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Op-Ed: AMEXCAN responds to County Commissioner James

IT BEGINS WITH MAKING AN EFFORT TO UNDERSTAND

Response to comments made by County Commissioner Eugene James regarding sales tax and the Latino population in Pitt County.
 
The Association of Mexicans in North Carolina (AMEXCAN) is a local non-profit organization designed to promote and integrate the Latino community throughout eastern North Carolina. An article was recently brought to our attention regarding options for funding educational programs within the county.  The Daily Reflector published an article on March 31 regarding petitioning to the NC General Assembly to allow counties the option of installing a local sales tax specifically designed to support public schools.
 
According to County Commissioner Eugene James, constituents say that a sales tax is the fairest form of taxing because not everyone owns property and therefore cannot be taxed.  The commissioner then goes on to say that the Latino community has a quite sizable population in the school system, yet the majority of this population does not pay property tax.
 
According to the Reflector, Commissioner James specifically stated that “It (tax money) has to come from the Mexicans. They are making money, let them pay their share.”
 
We would like to first respond to the term ‘Mexican’ which in this case was used to describe the Latino population as a whole in Pitt County.  Using the world’s largest individual-level population database, the Pew Research Center found that 52% of North Carolina residents of Hispanic ethnicity are native-born U.S. Citizens.  Furthermore, Pitt County especially is home to a plethora of Hispanic ethnicities, containing a significant Caribbean and Central American community as well.  To consider everyone of Latino descent to be ‘Mexican’ constitutes a severe lack of understanding regarding the actual population demographics of such a large community.  It is more disheartening when this lack of understanding comes from actual representatives of the residents of Pitt County.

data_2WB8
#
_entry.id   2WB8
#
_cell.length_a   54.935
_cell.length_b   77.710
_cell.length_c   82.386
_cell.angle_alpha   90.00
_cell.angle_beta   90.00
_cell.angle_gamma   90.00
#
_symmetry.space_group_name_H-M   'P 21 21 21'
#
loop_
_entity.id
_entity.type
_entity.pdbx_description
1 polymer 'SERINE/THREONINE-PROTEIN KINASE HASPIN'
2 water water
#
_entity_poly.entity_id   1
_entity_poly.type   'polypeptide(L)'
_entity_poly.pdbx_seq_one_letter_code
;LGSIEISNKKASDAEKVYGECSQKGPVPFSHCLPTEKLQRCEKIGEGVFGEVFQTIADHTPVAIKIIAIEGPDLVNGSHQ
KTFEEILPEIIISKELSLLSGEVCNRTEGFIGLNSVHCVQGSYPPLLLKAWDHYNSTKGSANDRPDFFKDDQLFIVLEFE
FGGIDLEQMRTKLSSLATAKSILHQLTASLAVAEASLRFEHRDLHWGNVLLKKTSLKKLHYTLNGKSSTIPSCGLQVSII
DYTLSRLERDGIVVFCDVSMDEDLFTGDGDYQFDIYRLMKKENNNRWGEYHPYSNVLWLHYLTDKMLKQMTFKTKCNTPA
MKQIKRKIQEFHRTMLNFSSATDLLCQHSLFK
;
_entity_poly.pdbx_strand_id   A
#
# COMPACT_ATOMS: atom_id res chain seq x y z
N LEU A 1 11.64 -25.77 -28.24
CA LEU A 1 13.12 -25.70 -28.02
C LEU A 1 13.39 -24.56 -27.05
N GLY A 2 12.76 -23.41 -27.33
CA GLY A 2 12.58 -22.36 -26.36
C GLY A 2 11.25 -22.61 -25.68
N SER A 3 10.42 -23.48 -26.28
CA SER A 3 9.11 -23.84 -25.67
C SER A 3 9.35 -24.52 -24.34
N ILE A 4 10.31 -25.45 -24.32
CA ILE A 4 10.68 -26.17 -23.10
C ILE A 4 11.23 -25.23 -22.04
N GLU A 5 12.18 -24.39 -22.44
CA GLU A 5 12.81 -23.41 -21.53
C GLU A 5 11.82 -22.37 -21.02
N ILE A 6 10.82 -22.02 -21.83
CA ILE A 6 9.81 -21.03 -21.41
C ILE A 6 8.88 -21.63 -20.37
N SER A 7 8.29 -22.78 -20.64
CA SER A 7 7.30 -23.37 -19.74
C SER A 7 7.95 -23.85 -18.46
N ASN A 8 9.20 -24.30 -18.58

Commissioner James also insinuates a lack of civic participation within the Latino community in regard to taxes, which is simply not true.  According to a recent study by the Kenan Institute, a UNC-Chapel Hill research institution, Hispanics annually contribute about $756 million in taxes to the state of North Carolina.  Although these figures are not county-specific, it is important to note the overall contribution made by the Latino population to state programs, many of which this population cannot even utilize despite its significant contribution to the tax system.
 
The arguments made here do not focus on the debate between the type of taxing necessary to earn funds in regard to improving the county school system.  Rather, we are attempting to bring to light the thoughts and feelings of the Latino population by some local government officials.  It is one based on a true lack of understanding regarding the benefits that the Latino population actually provides to the community, as well as the needs that many individuals within this population face on a day-to-day basis.